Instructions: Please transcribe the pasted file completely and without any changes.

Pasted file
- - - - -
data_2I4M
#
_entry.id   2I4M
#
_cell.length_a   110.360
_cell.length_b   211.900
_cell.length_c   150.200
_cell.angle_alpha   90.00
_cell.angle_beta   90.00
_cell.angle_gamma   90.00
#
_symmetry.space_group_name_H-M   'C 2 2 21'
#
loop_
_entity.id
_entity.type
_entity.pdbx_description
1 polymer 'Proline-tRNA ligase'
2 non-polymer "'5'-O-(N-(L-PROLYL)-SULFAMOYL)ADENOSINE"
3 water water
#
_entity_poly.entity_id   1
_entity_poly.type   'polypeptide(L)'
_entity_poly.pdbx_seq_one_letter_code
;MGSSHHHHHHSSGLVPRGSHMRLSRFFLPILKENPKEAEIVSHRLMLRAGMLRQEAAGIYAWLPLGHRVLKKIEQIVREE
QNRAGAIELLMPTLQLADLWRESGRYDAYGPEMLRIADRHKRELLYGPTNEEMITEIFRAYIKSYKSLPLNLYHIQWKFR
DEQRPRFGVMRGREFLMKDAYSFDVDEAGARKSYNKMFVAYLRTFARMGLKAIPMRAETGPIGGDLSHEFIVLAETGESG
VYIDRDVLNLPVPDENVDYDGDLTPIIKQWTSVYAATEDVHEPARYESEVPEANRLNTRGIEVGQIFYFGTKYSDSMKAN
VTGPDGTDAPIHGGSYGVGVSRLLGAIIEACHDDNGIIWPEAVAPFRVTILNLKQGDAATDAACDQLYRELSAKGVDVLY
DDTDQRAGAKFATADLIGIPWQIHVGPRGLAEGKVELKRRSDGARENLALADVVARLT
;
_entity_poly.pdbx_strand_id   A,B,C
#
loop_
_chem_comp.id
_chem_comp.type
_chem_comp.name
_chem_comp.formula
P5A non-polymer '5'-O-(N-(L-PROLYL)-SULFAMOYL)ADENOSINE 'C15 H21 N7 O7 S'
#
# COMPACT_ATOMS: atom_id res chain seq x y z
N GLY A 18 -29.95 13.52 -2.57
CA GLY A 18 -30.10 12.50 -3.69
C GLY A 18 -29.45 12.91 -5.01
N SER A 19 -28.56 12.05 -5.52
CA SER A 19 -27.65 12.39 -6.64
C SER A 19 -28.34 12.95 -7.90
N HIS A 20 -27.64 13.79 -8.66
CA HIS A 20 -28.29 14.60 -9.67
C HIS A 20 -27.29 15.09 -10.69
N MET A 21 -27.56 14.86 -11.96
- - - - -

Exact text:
data_2I4M
#
_entry.id   2I4M
#
_cell.length_a   110.360
_cell.length_b   211.900
_cell.length_c   150.200
_cell.angle_alpha   90.00
_cell.angle_beta   90.00
_cell.angle_gamma   90.00
#
_symmetry.space_group_name_H-M   'C 2 2 21'
#
loop_
_entity.id
_entity.type
_entity.pdbx_description
1 polymer 'Proline-tRNA ligase'
2 non-polymer "'5'-O-(N-(L-PROLYL)-SULFAMOYL)ADENOSINE"
3 water water
#
_entity_poly.entity_id   1
_entity_poly.type   'polypeptide(L)'
_entity_poly.pdbx_seq_one_letter_code
;MGSSHHHHHHSSGLVPRGSHMRLSRFFLPILKENPKEAEIVSHRLMLRAGMLRQEAAGIYAWLPLGHRVLKKIEQIVREE
QNRAGAIELLMPTLQLADLWRESGRYDAYGPEMLRIADRHKRELLYGPTNEEMITEIFRAYIKSYKSLPLNLYHIQWKFR
DEQRPRFGVMRGREFLMKDAYSFDVDEAGARKSYNKMFVAYLRTFARMGLKAIPMRAETGPIGGDLSHEFIVLAETGESG
VYIDRDVLNLPVPDENVDYDGDLTPIIKQWTSVYAATEDVHEPARYESEVPEANRLNTRGIEVGQIFYFGTKYSDSMKAN
VTGPDGTDAPIHGGSYGVGVSRLLGAIIEACHDDNGIIWPEAVAPFRVTILNLKQGDAATDAACDQLYRELSAKGVDVLY
DDTDQRAGAKFATADLIGIPWQIHVGPRGLAEGKVELKRRSDGARENLALADVVARLT
;
_entity_poly.pdbx_strand_id   A,B,C
#
loop_
_chem_comp.id
_chem_comp.type
_chem_comp.name
_chem_comp.formula
P5A non-polymer '5'-O-(N-(L-PROLYL)-SULFAMOYL)ADENOSINE 'C15 H21 N7 O7 S'
#
# COMPACT_ATOMS: atom_id res chain seq x y z
N GLY A 18 -29.95 13.52 -2.57
CA GLY A 18 -30.10 12.50 -3.69
C GLY A 18 -29.45 12.91 -5.01
N SER A 19 -28.56 12.05 -5.52
CA SER A 19 -27.65 12.39 -6.64
C SER A 19 -28.34 12.95 -7.90
N HIS A 20 -27.64 13.79 -8.66
CA HIS A 20 -28.29 14.60 -9.67
C HIS A 20 -27.29 15.09 -10.69
N MET A 21 -27.56 14.86 -11.96